Posted January 14, 2012
Hare Krsna. I’ve appreciated reading Sanaka prabhu’s articles, and the various postings commenting on what he wrote. Prana prabhu wrote “Well put. So what do we do? Is there any possibility of dealing with this phenomena?”, and Yaduvendu prabhu wrote “The reoccurring problem of child abuse in ISKCON is due to the lack of accountability of its leaders…” Based on my experience, I definitely concur that accountability is a key issue. In response to Prana’s question “…what do we do…”, I might suggest beginning with stopping to pretend that there is a reasonably functional accountability structure in the ISKCON organization, in relation to child protection issues, stopping to make believe that there are minimally effective “proper channels”.
Sanaka’s writings amply illustrate this. Still, I refer readers to the June 30th, 2004 Report on the Status of the ISKCON Child Protection Office (Click Here), and particularly to the sections in that report entitled Favoritism and the Appeal Process, and Culture of Accountability.
As those sections describe, persons in leadership positions in ISKCON do sometimes act with responsibility, care and common sense in relation to child protection. This happens, though, in a system that lacks a culture of accountability. I write here in the present tense, though it is true that I really haven’t been closely involved with child protection in ISKCON for more than seven years. It may be that the situation has markedly changed for the better, and I hope that is the case. Based on the relatively little involvement I have had in recent years, and practically everything I’ve heard from others, I doubt that significant improvement has occurred, and in fact I get the sense that regard for accountability in the organization, with respect to child protection, has deteriorated.
For example, on May 14, 2010, I wrote A Festival of Red Flags - Click Here, which points to many issues related to basic accountability in the organization. One of them, for example, is described in the excerpt below:
“I wrote to Campakalata: ‘I'm wondering whether part of your training and preparation for your service as director of the child protection office included reading the report on the Bhaktivedanta Gurukula Village that I wrote in 1999, and otherwise closely familiarizing yourself with what happened in Mayapur from the late 1970s through the early 1990s. From my perspective getting to closely know and understand the history of the child maltreatment in Mayapur, and the attempts at responding to it, would seem to be essential for your service, not just in relation to Mayapur, but with regard to ISKCON at-large.’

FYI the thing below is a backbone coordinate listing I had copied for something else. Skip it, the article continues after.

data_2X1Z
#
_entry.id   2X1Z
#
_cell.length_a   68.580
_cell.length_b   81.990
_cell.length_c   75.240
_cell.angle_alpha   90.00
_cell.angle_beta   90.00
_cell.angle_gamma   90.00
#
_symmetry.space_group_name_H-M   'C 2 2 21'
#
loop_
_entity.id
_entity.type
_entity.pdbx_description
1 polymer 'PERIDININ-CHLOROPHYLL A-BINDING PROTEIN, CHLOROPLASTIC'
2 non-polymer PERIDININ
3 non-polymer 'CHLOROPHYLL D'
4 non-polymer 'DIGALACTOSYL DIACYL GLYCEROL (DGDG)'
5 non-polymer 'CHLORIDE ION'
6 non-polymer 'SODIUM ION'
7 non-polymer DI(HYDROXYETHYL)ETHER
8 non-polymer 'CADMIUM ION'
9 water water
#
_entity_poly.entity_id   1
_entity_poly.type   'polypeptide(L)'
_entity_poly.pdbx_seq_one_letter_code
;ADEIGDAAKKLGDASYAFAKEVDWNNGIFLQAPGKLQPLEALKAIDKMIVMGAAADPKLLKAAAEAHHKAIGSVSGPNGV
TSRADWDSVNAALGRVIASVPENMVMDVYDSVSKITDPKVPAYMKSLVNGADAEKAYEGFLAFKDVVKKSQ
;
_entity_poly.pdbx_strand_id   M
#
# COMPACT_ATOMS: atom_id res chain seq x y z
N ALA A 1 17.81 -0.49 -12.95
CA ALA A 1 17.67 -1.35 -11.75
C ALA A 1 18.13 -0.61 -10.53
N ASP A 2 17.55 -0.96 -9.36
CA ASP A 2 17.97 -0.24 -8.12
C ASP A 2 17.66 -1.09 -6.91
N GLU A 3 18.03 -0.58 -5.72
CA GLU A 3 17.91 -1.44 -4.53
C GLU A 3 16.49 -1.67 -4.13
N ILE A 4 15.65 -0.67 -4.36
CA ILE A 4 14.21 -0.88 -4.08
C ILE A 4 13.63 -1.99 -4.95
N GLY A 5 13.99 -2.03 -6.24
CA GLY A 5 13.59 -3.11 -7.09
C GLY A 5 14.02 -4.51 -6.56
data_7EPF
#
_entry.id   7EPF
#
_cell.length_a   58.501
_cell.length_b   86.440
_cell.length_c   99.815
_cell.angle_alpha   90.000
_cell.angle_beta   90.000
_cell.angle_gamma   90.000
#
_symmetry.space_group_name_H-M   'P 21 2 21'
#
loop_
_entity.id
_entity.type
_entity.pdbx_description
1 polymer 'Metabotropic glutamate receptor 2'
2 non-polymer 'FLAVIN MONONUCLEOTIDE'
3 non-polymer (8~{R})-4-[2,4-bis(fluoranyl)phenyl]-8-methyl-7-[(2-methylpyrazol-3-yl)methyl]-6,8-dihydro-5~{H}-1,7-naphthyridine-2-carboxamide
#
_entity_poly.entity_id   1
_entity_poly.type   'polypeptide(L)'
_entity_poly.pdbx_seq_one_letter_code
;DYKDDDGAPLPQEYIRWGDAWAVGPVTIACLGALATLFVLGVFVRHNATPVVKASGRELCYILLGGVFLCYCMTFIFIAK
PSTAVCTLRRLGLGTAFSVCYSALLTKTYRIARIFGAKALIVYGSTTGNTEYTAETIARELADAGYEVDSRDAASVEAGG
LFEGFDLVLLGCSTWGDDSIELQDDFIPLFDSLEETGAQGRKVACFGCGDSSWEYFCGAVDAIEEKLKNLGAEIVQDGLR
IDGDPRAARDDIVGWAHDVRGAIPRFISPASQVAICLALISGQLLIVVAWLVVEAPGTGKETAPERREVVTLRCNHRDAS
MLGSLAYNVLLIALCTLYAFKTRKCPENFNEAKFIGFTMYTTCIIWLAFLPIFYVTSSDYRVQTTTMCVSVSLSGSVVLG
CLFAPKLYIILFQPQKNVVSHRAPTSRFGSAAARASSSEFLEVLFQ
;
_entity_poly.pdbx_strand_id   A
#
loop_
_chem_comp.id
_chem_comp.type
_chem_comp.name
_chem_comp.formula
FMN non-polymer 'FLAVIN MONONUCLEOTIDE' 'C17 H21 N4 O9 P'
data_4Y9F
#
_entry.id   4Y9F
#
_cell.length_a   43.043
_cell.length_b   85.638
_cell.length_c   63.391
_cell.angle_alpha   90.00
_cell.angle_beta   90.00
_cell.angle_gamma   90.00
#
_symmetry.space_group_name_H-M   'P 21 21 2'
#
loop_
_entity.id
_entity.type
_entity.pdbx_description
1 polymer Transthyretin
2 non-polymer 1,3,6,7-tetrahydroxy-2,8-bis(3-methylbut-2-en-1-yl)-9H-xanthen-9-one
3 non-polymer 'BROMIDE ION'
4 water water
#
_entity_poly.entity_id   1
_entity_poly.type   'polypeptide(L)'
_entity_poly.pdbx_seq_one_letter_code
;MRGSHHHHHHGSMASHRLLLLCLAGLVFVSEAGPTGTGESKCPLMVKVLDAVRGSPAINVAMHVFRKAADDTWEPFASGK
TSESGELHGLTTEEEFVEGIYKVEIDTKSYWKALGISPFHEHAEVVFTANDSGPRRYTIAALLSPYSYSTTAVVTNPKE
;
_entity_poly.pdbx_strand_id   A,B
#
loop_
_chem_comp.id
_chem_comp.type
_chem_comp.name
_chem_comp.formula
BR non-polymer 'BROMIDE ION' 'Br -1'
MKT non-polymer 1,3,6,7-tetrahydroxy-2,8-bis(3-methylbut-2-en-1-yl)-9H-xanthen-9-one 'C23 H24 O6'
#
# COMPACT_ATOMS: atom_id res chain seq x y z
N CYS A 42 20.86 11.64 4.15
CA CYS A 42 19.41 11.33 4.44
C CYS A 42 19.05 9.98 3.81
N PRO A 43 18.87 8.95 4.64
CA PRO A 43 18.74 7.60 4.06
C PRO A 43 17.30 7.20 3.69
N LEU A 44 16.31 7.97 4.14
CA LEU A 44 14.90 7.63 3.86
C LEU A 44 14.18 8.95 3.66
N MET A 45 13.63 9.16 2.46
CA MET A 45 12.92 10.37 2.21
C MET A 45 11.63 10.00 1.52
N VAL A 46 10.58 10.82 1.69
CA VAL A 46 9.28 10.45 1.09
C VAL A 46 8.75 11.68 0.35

“She responded ‘In my training during the handing over process, I was never informed about what happened in Mayapur.’
“Based on my experience as director of the Association for the Protection of Vaisnava Children from 1998-2004, the child maltreatment in Mayapur from the late 1970s through the early 1990s was the most severe in the history of ISKCON. I believe that anyone with even a vague awareness of the history of child abuse in ISKCON would agree that that statement says a lot.”
In later correspondence with Ramadevi prabhu I wrote:
“As I've mentioned, I appreciate your efforts and fine intentions to protect the children of Srila Prabhupada's movement. I encourage you to direct your endeavors to provide an accountable explanation for why the international director of the CPO was not informed, as part of her training for the service, about what happened in the past in Mayapur, which was the most severe child abuse in the history of ISKCON. Recently a devotee approached me at the temple and offered that that would be like the new CEO at BP Oil a year or few from now, not being aware that there was some oil spill in 2010. If you are not really really heavy-duty concerned about obtaining an accountable explanation for this, then I am confirmed in my worries that your mentality, despite your well-meaning intentions, represents additional cause for alarm, for multiplying the red flags.”
So, the above, from my perspective, indicates a glaring lack of accountability, and lack of a system within ISKCON that honors the principle of accountability, even minimally. As a result, children and youth connected with the organization suffer, as does the integrity of the institution.
Dhira Govinda dasa (David Wolf)
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